Ricard Canals, the friend with an innocent child’s eyes

“The contrast between Picasso and Canals was startling for those who saw them together. Canals, tall, thin, pale, cold, with the blue eyes of an innocent child; Picasso, short, dark, compactslippery, restless, disturbing, with dark, deep, penetrating, strange, almost fixed eyes”. This is a fragment from the memoires of Picasso’s lover Fernande Olivier, which says a lot, in spite of only concentrating on the physical features of the two characters, about the relation between Ricard Canals and the artist from Malaga.

Painter and engraver, Ricard Canals (1876-1931) was one of the friends from youth of Picasso, who he probably met would have got to know in Barcelona in the moment of at the Quatre Gats given that at that time Canals was the best friend of Isidre Nonell. With him and with Joaquim Mir and Ramon Pichot, among others, he had founded the so-called Colla del Safrà, (“The Saffron Group”) a group of young painters who wanted to overcome the naturalism of the Escola d’Olot with bright colours (where the name Saffron came from) and committed to painting in plein air.

Pablo Picasso. Pere Romeu caricatured as a boer and other sketches (Quatre Gats menu). Barcelona, 1899-1900. Graphite pencil on printed paper.  Donació Picasso, Pablo, 1970. Museu Picasso, Barcelona. MPB 110.813

The friendship between Canals and Picasso, however, became bonded in Paris, where the city which Canals moved to in 1897. At first, he did quite well it was not bad for him to painting street scenes and portraits. He exhibited a couple of paintings in one of the exhibitions of Impressionism and had none other than Paul Durand-Ruel as his art dealer, the first art dealer to boost the Impressionist painters.

When Picasso settled down in Paris in 1904, Canals and he became inseparable. Both of them had a studio at Bateau Lavoir de Montmartre. In spite of having different characters, they had a great deal of complicity and in addition, the partners companions of both the two of them, both models of artists, were friends from before: Fernande Olivier and the Italian Benedetta Bianco Coletta, who was the Mrs Canals of the famous portrait from the collection of the Museu Picasso, painted in 1905. Although there aren’t any portraits of Canals done by Picasso in the museum, it is however true that in that moment, between 1904 and 1905, Picasso and Canals mutually portrayed themselves. In the case of Picasso, for example, it is known that he painted Canals on at least one occasion but for whatever reason, he regretted having done it and the work remained hidden under a very iconic canvas from the Blue Period, Woman Iironing, of now in the collection of the Guggenheim Museum.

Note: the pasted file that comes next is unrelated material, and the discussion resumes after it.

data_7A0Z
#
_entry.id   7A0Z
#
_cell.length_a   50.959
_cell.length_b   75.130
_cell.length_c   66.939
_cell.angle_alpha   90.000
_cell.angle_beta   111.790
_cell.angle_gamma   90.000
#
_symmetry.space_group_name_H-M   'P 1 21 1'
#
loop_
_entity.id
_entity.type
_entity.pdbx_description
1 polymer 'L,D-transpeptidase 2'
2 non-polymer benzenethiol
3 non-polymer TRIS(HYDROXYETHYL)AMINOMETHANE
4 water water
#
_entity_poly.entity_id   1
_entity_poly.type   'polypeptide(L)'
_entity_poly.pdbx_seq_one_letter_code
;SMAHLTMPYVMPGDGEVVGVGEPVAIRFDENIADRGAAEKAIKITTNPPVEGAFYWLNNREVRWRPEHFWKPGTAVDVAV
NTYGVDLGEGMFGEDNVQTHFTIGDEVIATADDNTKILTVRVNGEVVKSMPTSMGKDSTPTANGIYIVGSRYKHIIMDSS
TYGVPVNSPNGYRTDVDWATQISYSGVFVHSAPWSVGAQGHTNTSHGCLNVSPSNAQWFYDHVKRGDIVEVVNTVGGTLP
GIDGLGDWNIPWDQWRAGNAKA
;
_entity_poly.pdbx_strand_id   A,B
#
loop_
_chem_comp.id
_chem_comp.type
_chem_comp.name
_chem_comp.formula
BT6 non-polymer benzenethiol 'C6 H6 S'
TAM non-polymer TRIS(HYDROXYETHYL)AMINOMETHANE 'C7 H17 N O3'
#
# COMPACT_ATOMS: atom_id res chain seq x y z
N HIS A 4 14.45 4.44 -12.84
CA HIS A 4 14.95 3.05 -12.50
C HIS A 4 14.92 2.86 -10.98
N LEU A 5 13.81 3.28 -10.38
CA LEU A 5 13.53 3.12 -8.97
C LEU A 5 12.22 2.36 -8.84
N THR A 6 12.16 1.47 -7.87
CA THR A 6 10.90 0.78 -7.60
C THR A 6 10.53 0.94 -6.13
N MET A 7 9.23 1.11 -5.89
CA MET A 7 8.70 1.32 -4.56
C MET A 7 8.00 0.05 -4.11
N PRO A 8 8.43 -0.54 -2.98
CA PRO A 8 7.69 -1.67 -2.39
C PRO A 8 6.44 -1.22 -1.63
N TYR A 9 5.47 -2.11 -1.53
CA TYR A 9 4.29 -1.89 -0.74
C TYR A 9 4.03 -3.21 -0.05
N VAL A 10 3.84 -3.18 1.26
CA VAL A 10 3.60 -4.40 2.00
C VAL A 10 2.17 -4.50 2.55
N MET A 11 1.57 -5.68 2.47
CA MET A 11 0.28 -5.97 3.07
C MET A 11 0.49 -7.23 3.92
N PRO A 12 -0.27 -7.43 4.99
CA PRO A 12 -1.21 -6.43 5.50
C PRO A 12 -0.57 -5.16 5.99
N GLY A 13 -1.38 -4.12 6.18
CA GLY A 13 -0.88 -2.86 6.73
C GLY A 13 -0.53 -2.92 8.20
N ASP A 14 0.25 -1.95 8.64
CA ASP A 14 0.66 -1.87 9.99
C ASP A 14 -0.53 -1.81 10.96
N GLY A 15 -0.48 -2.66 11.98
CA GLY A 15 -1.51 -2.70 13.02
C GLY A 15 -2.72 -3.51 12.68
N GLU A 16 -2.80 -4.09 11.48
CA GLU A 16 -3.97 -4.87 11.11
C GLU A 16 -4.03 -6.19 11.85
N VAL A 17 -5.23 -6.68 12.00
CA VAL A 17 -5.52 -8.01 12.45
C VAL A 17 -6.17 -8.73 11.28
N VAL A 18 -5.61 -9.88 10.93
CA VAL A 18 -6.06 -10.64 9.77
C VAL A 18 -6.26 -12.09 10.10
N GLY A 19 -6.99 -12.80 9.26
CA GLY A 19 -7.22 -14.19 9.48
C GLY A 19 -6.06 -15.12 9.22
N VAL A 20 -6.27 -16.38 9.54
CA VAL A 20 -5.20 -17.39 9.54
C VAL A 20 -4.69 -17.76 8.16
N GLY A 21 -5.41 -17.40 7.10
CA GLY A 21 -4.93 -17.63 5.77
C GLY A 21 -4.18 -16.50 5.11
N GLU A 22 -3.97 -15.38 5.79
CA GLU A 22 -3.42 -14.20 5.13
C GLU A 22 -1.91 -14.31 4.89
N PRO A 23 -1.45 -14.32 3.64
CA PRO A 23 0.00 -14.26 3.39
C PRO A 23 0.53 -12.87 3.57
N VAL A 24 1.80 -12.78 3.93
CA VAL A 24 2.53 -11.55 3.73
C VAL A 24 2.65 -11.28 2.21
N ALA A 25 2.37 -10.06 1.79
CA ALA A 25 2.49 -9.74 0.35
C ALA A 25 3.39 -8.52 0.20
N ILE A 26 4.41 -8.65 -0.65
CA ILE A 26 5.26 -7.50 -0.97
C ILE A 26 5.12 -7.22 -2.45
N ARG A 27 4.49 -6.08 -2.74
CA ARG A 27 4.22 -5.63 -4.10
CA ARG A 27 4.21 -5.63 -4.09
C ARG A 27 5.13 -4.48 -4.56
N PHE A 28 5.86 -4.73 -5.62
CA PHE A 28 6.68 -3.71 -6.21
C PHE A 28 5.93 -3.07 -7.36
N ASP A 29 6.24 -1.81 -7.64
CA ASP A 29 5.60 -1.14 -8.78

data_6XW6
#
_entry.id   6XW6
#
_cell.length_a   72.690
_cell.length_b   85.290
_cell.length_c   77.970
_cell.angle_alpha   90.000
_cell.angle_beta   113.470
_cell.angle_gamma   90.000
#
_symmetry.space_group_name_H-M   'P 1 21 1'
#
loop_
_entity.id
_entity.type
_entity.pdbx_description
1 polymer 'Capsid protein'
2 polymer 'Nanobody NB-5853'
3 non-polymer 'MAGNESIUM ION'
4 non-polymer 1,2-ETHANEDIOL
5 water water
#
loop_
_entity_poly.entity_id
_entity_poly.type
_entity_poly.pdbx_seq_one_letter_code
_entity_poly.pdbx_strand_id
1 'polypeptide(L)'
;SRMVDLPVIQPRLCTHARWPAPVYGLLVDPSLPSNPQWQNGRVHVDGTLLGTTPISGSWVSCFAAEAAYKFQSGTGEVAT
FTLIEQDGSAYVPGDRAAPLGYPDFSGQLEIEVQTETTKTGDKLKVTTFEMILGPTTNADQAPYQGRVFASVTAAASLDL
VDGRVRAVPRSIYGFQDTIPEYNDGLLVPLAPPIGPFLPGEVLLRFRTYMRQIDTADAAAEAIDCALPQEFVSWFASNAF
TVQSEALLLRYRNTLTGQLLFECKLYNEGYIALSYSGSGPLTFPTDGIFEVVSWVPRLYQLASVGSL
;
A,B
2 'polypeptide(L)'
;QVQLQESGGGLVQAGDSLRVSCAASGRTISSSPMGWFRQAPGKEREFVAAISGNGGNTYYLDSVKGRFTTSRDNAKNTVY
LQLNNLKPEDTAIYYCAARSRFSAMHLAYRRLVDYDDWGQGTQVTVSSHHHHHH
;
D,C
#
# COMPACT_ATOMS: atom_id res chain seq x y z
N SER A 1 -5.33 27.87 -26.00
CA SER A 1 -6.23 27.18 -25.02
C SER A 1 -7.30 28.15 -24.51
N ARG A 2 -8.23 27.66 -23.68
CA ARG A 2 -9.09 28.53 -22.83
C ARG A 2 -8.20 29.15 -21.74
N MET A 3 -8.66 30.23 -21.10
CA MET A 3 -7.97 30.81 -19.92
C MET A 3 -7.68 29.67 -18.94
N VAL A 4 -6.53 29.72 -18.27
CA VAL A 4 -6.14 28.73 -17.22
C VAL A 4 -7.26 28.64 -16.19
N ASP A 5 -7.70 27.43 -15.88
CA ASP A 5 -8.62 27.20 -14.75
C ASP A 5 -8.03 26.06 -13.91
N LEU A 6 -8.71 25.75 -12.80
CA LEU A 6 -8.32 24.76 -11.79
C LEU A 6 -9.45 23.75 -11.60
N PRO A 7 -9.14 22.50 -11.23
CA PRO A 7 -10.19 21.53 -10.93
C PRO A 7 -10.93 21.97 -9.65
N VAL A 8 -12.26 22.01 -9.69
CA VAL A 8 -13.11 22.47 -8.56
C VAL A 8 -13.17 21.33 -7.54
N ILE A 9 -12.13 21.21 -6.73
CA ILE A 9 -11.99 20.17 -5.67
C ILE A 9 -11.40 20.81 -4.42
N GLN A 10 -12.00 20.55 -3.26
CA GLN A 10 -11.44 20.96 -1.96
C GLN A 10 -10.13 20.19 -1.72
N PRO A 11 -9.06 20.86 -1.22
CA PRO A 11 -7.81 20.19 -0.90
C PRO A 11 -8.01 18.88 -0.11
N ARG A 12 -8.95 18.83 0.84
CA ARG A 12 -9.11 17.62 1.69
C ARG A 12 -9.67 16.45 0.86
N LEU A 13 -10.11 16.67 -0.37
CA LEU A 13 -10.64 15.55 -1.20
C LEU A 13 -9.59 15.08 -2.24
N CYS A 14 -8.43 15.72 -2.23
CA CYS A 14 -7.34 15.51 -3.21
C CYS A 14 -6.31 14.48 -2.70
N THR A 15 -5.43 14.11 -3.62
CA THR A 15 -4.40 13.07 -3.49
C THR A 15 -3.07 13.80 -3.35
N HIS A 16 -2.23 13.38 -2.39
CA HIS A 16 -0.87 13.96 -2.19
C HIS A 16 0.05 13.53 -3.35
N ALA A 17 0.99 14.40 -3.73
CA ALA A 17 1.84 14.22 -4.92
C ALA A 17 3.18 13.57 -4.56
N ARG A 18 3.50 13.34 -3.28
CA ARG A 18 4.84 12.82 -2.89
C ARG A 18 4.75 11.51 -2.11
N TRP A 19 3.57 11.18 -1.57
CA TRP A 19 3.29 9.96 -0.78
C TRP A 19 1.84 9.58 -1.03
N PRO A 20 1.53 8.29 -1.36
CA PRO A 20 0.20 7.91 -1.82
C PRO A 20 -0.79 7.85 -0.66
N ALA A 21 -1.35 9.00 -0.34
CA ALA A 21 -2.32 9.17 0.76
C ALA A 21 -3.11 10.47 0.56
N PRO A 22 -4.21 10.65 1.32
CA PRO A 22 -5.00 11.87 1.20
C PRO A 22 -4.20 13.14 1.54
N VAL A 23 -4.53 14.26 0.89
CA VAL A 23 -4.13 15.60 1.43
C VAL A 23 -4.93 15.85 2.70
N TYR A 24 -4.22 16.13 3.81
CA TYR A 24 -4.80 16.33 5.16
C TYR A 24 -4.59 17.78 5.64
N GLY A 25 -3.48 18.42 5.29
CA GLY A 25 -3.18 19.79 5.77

Pablo Picasso. Woman Ironing  (La repasseuse). Bateau-Lavoir, Paris, primavera 1904. Oil on canvas, 116.2 x 73 cm. Solomon R. Guggenheim Museum, New York, Thannhauser Collection, Gift, Justin K. Thannhauser  © 2012 Estate of Pablo Picasso/Artists Rights Society (ARS), New York Photo: Kristopher McKay © The Solomon R. Guggenheim Foundation, New York | Composite infrared image of underlying male portrait by John K. Delaney, National Gallery of Art, Washington

If everything suggests that this man is Canals it is due to a magnificent photograph taken by Picasso in 1904 in the studio of Bateau Lavoir, which is also a Picasso self-portrait as he can be seen to be reflected in the mirror. He can also be perfectly distinguished in aA portrait of Bianco on the mantelpiece of the fireplace can also be perfectly distinguished. This photo must have been taken not too long after the moment in which the two friends decided to shave off their moustaches together, something that did not please the young women at all, according to Josep Palau i Fabre. Canals also painted Picasso at around the same time, more or less, when he had a fine mustache, in a painting that can be found in a private collection.

Photography, page 99 of the catalog “Yo Picasso. Self-portrait “. Museu Picasso, Barcelona. Portrait of Ricard Canals in front of a fireplace (Picasso reflected in the mirror and portrait of Benedetta Canals on the fireplace). Paris, 1904. Old drawing. Photography in the silver salts. 15.3 x 17.7 cm. Archives Picasso, Musee national Picasso – Paris

Another proof of the strong complicity between the two friends is the fact that Picasso was the godfather of the son of Canals, Octavi, whom the two painters portrayed several times when he was a baby. At the National Museum of Art in Catalonia, some portraits are conserved of the baby Octavi, by Canals, as well as two drawings by Canals of Picasso, dated back to the mid-nineteen twenties. There is also a piece of paper that hasn’t been located where Picasso drawn the profile of Canals and a little that could be the son of Canals, as a baby.

Ricard Canals, Sick Child  (Octavi, the son of the artist). Painting. Circa 1903. 53 x 70 cm. Oil on canvas 003806-000. Plandiura Collection, purchased 1932. Museu Nacional d’Art de Catalunya

But in addition to his personal friendship, Canals, five years older than Picasso, carried out an important artistic teaching of Picasso, especially with regard to the technique of etching. Picasso had stated that Canals had taught him to engrave with a sewing needle and it was surely Canals who supervised the execution of the first important engraving of Picasso, The frugal meal, a major work from the Blue Period.

MPB_110.011Pablo Picasso. The frugal repast. Paris, September 1904. Etching and scraping on zinc plate, printed on paper. 46,3 x 37,7 cm (plate). 61,4 x 44,3 cm (irregular; paper). Gift of Pablo Picasso, 1970. MPB 110.011


Written by the Museum

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